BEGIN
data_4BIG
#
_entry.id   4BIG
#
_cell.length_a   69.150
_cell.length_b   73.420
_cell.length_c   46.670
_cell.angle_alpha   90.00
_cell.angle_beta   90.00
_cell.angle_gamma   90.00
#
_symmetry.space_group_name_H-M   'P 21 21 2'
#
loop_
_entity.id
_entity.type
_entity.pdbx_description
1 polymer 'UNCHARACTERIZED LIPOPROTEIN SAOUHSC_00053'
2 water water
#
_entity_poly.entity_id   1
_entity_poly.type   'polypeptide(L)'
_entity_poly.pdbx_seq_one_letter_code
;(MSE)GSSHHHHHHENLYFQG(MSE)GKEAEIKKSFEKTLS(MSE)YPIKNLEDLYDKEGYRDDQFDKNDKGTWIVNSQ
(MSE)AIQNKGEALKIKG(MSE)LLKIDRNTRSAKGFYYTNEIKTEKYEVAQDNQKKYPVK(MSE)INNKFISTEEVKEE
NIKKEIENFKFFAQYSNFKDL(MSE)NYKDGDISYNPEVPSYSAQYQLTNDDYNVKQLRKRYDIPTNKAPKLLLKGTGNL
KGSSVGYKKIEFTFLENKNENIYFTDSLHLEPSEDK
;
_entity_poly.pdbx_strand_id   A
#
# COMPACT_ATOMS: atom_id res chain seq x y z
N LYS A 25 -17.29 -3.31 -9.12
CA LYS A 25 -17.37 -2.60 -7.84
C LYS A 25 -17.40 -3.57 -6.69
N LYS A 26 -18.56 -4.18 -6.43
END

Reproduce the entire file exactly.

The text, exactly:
data_4BIG
#
_entry.id   4BIG
#
_cell.length_a   69.150
_cell.length_b   73.420
_cell.length_c   46.670
_cell.angle_alpha   90.00
_cell.angle_beta   90.00
_cell.angle_gamma   90.00
#
_symmetry.space_group_name_H-M   'P 21 21 2'
#
loop_
_entity.id
_entity.type
_entity.pdbx_description
1 polymer 'UNCHARACTERIZED LIPOPROTEIN SAOUHSC_00053'
2 water water
#
_entity_poly.entity_id   1
_entity_poly.type   'polypeptide(L)'
_entity_poly.pdbx_seq_one_letter_code
;(MSE)GSSHHHHHHENLYFQG(MSE)GKEAEIKKSFEKTLS(MSE)YPIKNLEDLYDKEGYRDDQFDKNDKGTWIVNSQ
(MSE)AIQNKGEALKIKG(MSE)LLKIDRNTRSAKGFYYTNEIKTEKYEVAQDNQKKYPVK(MSE)INNKFISTEEVKEE
NIKKEIENFKFFAQYSNFKDL(MSE)NYKDGDISYNPEVPSYSAQYQLTNDDYNVKQLRKRYDIPTNKAPKLLLKGTGNL
KGSSVGYKKIEFTFLENKNENIYFTDSLHLEPSEDK
;
_entity_poly.pdbx_strand_id   A
#
# COMPACT_ATOMS: atom_id res chain seq x y z
N LYS A 25 -17.29 -3.31 -9.12
CA LYS A 25 -17.37 -2.60 -7.84
C LYS A 25 -17.40 -3.57 -6.69
N LYS A 26 -18.56 -4.18 -6.43